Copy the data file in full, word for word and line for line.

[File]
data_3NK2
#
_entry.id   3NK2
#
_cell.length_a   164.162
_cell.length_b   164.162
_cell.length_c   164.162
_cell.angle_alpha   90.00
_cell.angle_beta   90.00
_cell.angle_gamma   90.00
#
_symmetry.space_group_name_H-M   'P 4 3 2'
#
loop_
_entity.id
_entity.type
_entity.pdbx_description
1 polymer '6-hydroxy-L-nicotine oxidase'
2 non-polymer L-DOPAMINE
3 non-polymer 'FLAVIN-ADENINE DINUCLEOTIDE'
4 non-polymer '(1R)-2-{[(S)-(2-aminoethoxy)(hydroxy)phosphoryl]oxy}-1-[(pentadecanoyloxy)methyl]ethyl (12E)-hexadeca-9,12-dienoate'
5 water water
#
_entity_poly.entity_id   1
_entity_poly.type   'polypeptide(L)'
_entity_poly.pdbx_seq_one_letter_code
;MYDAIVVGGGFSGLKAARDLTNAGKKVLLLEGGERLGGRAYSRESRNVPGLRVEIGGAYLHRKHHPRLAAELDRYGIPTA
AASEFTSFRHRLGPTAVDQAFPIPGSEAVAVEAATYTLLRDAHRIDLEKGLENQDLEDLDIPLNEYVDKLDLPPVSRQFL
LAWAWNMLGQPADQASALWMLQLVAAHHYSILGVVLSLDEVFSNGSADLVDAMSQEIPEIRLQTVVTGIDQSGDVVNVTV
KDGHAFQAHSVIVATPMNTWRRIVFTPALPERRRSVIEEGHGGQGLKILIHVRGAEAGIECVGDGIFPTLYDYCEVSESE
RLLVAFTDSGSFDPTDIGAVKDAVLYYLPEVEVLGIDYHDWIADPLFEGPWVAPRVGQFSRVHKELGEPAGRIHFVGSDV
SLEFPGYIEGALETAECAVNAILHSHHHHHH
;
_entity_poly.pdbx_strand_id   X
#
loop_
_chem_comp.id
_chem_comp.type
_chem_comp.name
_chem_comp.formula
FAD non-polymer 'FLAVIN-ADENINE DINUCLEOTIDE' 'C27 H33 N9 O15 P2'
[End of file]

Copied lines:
data_3NK2
#
_entry.id   3NK2
#
_cell.length_a   164.162
_cell.length_b   164.162
_cell.length_c   164.162
_cell.angle_alpha   90.00
_cell.angle_beta   90.00
_cell.angle_gamma   90.00
#
_symmetry.space_group_name_H-M   'P 4 3 2'
#
loop_
_entity.id
_entity.type
_entity.pdbx_description
1 polymer '6-hydroxy-L-nicotine oxidase'
2 non-polymer L-DOPAMINE
3 non-polymer 'FLAVIN-ADENINE DINUCLEOTIDE'
4 non-polymer '(1R)-2-{[(S)-(2-aminoethoxy)(hydroxy)phosphoryl]oxy}-1-[(pentadecanoyloxy)methyl]ethyl (12E)-hexadeca-9,12-dienoate'
5 water water
#
_entity_poly.entity_id   1
_entity_poly.type   'polypeptide(L)'
_entity_poly.pdbx_seq_one_letter_code
;MYDAIVVGGGFSGLKAARDLTNAGKKVLLLEGGERLGGRAYSRESRNVPGLRVEIGGAYLHRKHHPRLAAELDRYGIPTA
AASEFTSFRHRLGPTAVDQAFPIPGSEAVAVEAATYTLLRDAHRIDLEKGLENQDLEDLDIPLNEYVDKLDLPPVSRQFL
LAWAWNMLGQPADQASALWMLQLVAAHHYSILGVVLSLDEVFSNGSADLVDAMSQEIPEIRLQTVVTGIDQSGDVVNVTV
KDGHAFQAHSVIVATPMNTWRRIVFTPALPERRRSVIEEGHGGQGLKILIHVRGAEAGIECVGDGIFPTLYDYCEVSESE
RLLVAFTDSGSFDPTDIGAVKDAVLYYLPEVEVLGIDYHDWIADPLFEGPWVAPRVGQFSRVHKELGEPAGRIHFVGSDV
SLEFPGYIEGALETAECAVNAILHSHHHHHH
;
_entity_poly.pdbx_strand_id   X
#
loop_
_chem_comp.id
_chem_comp.type
_chem_comp.name
_chem_comp.formula
FAD non-polymer 'FLAVIN-ADENINE DINUCLEOTIDE' 'C27 H33 N9 O15 P2'